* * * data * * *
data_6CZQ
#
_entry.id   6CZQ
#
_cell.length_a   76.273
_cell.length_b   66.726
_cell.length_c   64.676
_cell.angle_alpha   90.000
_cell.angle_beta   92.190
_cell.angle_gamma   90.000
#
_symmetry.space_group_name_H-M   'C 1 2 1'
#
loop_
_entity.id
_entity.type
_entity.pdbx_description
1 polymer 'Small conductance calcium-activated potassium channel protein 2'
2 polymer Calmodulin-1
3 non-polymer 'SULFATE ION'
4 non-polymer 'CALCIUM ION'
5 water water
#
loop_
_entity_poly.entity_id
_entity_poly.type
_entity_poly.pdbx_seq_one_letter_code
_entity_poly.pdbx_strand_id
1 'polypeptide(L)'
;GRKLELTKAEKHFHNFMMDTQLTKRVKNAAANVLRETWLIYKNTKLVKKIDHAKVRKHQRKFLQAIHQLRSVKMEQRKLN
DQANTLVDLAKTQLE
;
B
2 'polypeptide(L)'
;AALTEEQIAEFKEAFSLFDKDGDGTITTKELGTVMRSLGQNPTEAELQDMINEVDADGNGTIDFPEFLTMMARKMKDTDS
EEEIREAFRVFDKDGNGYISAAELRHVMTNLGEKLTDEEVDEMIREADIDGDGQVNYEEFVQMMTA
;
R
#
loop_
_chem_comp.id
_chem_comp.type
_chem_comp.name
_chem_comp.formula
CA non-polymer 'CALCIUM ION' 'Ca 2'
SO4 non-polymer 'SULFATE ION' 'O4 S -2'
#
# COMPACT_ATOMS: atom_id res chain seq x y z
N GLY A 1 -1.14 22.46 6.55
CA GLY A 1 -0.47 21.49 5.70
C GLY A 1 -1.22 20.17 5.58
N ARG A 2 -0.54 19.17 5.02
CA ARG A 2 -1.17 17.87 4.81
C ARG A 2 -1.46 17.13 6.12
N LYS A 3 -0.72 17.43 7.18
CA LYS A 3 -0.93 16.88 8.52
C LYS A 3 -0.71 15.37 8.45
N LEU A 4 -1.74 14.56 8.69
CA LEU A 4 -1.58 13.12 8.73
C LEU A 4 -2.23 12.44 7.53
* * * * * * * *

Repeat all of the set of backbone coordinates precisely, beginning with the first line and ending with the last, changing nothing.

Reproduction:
data_6CZQ
#
_entry.id   6CZQ
#
_cell.length_a   76.273
_cell.length_b   66.726
_cell.length_c   64.676
_cell.angle_alpha   90.000
_cell.angle_beta   92.190
_cell.angle_gamma   90.000
#
_symmetry.space_group_name_H-M   'C 1 2 1'
#
loop_
_entity.id
_entity.type
_entity.pdbx_description
1 polymer 'Small conductance calcium-activated potassium channel protein 2'
2 polymer Calmodulin-1
3 non-polymer 'SULFATE ION'
4 non-polymer 'CALCIUM ION'
5 water water
#
loop_
_entity_poly.entity_id
_entity_poly.type
_entity_poly.pdbx_seq_one_letter_code
_entity_poly.pdbx_strand_id
1 'polypeptide(L)'
;GRKLELTKAEKHFHNFMMDTQLTKRVKNAAANVLRETWLIYKNTKLVKKIDHAKVRKHQRKFLQAIHQLRSVKMEQRKLN
DQANTLVDLAKTQLE
;
B
2 'polypeptide(L)'
;AALTEEQIAEFKEAFSLFDKDGDGTITTKELGTVMRSLGQNPTEAELQDMINEVDADGNGTIDFPEFLTMMARKMKDTDS
EEEIREAFRVFDKDGNGYISAAELRHVMTNLGEKLTDEEVDEMIREADIDGDGQVNYEEFVQMMTA
;
R
#
loop_
_chem_comp.id
_chem_comp.type
_chem_comp.name
_chem_comp.formula
CA non-polymer 'CALCIUM ION' 'Ca 2'
SO4 non-polymer 'SULFATE ION' 'O4 S -2'
#
# COMPACT_ATOMS: atom_id res chain seq x y z
N GLY A 1 -1.14 22.46 6.55
CA GLY A 1 -0.47 21.49 5.70
C GLY A 1 -1.22 20.17 5.58
N ARG A 2 -0.54 19.17 5.02
CA ARG A 2 -1.17 17.87 4.81
C ARG A 2 -1.46 17.13 6.12
N LYS A 3 -0.72 17.43 7.18
CA LYS A 3 -0.93 16.88 8.52
C LYS A 3 -0.71 15.37 8.45
N LEU A 4 -1.74 14.56 8.69
CA LEU A 4 -1.58 13.12 8.73
C LEU A 4 -2.23 12.44 7.53